This sum includes volunteer insurance and support for organisational facilities of workcamps in Poland and abroad, including a solidarity fund with poorer SCI branches. Workcamps are organized during the whole year, just have a look at the search engine to find one of your choice. Members of the open One World Club benefit from reduced fees: 1 workcamp – 300 PLN, 2 workcamps – 500 PLN. Check here how to join!
You can pay the fee in a convenient and free way by clicking on FANIMANI or by traditional bank transfer to the Association’s account: Bank PEKAO S.A. No 93 1240 1747 1111 0000 1848 8294 (please remember indicating your name and surname in the title of the transfer).
In case of resignation the amount paid by the volunteer will be refunded minus a 50 PLN administration fee. The association is not responsible for personal costs related to the workcamp, e.g. buying tickets, travel insurance, etc.
On a workcamp you are guaranteed accommodation and food. Sometimes there are also various workshops, excursions, trips to museums or even concerts.
What is left to you is to get to the workcamp (you choose and organise your own travel) and to pay for the workcamp. It is also a good idea to have some money on you as a reserve or pocket money for your own expenses.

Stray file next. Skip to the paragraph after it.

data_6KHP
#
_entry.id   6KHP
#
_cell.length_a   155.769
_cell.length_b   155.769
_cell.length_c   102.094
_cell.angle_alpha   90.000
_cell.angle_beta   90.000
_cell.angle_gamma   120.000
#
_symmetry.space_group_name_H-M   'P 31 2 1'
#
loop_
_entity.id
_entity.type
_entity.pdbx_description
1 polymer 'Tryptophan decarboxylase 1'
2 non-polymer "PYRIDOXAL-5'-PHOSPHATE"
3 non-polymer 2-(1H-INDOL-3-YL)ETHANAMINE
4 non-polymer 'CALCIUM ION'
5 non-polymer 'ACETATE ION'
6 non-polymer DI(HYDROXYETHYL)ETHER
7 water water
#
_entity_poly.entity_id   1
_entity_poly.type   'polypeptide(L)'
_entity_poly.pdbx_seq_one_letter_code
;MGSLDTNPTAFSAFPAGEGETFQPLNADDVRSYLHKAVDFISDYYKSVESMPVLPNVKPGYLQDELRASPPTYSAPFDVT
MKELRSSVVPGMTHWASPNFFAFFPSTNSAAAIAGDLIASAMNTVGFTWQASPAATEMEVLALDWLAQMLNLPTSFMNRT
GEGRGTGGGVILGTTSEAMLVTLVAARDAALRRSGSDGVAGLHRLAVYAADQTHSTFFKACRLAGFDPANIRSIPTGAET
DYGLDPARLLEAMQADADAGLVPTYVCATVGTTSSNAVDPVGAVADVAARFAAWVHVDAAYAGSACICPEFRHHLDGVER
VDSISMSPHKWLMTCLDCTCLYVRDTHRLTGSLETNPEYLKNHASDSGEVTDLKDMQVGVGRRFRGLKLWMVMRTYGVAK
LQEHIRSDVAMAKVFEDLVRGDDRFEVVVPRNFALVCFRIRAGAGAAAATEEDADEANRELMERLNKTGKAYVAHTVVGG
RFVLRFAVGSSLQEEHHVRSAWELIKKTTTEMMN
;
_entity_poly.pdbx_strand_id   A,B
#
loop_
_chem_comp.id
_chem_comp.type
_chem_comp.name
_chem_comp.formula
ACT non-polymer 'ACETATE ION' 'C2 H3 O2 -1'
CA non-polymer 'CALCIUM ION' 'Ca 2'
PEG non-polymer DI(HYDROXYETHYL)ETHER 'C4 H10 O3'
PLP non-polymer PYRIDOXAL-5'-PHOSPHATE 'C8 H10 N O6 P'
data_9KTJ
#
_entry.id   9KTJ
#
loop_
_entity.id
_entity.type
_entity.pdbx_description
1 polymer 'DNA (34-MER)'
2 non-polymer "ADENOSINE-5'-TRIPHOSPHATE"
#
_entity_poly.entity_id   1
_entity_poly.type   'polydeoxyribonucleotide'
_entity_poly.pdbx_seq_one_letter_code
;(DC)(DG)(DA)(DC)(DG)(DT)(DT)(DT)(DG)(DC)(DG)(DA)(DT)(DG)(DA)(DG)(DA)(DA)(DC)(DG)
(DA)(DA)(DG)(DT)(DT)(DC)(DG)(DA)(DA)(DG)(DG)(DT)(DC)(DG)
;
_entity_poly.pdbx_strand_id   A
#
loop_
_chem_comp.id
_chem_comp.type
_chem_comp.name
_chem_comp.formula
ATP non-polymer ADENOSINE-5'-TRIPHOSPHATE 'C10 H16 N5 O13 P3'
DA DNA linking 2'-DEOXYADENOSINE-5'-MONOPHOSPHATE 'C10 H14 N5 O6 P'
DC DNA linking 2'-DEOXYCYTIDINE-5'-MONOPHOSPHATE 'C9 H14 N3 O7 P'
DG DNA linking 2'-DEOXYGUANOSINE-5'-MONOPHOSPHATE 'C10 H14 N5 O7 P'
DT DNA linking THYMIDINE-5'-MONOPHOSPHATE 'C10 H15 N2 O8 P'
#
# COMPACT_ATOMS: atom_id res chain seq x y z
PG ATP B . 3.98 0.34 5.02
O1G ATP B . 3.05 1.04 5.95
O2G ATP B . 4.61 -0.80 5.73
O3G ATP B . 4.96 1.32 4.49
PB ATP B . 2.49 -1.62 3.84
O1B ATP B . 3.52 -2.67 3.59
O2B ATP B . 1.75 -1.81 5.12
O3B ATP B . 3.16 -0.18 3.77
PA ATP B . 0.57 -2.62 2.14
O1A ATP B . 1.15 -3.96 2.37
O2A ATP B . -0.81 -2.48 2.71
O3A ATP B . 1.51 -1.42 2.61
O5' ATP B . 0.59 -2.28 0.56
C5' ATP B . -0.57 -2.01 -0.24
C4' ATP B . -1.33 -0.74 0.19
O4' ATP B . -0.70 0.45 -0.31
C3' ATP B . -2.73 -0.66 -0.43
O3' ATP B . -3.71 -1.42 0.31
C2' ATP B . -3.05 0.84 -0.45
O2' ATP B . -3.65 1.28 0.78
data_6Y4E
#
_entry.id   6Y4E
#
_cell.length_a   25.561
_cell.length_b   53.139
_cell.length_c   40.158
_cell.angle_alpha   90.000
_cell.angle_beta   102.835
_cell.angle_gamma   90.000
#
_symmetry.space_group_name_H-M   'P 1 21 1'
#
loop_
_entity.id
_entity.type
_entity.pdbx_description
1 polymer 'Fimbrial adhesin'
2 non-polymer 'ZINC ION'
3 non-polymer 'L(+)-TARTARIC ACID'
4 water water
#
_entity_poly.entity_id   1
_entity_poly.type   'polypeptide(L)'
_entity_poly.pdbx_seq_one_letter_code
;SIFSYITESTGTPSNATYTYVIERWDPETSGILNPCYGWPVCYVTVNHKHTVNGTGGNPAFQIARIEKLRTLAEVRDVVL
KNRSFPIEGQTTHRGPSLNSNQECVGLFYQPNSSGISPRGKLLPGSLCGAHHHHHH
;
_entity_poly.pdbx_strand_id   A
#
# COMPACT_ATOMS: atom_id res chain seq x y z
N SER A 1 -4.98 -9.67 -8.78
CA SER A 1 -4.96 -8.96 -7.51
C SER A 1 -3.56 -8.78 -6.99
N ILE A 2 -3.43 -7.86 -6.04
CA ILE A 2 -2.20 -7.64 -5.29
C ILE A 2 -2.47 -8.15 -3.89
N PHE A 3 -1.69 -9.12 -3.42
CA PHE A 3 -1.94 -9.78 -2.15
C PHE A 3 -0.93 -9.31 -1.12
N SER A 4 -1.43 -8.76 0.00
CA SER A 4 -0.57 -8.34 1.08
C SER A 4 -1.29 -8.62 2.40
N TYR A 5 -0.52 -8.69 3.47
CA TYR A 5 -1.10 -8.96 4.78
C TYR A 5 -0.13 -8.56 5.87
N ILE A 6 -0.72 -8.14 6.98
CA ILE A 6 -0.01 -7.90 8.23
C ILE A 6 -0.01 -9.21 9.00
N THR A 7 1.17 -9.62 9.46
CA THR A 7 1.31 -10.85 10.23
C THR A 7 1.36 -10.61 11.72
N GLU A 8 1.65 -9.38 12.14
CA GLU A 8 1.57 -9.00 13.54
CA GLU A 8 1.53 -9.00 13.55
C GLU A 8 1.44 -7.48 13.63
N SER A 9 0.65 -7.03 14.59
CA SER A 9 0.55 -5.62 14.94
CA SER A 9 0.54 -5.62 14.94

Before applying, it is a good idea to find out the cost of transport. Obviously, travel costs will usually be higher if you go to remote countries in Asia or Africa, and much lower if you attend a workcamp in a neighbouring country such as the Czech Republic or Germany.
Please pay attention to whether the country where your chosen workcamp will take place requires a visa. This will incur visa fees, which you will have to pay yourself.
In the descriptions of some workcamps in www.workcamps.sci.ngo there is information about an extra fee for the workcamp. Most often this applies to non-European projects within the North-South programme, and in Europe to workcamps in Iceland. This additional fee is usually payable on arrival at the project site. If no information about additional costs appears in the project description, it means that no one will ask you for additional payment.
SCI provides insurance during the workcamp itself. The insurance is for personal accidents and covers medical expenses. It’s important to note that it is designed as an additional insurance to complement other policies. You should therefore bring your European Health Insurance Card as proof of the basic insurance you have as a pupil, student, employee or registered unemployed person.
SCI insurance applies to participants of workcamps in Europe, North America, Turkey, Central Asia including Mongolia, Korea, Japan, Australia, Hong Kong, Taiwan, the Mediterranean Zone and the Middle East. Volunteers going to other countries can be insured by SCI at their own request.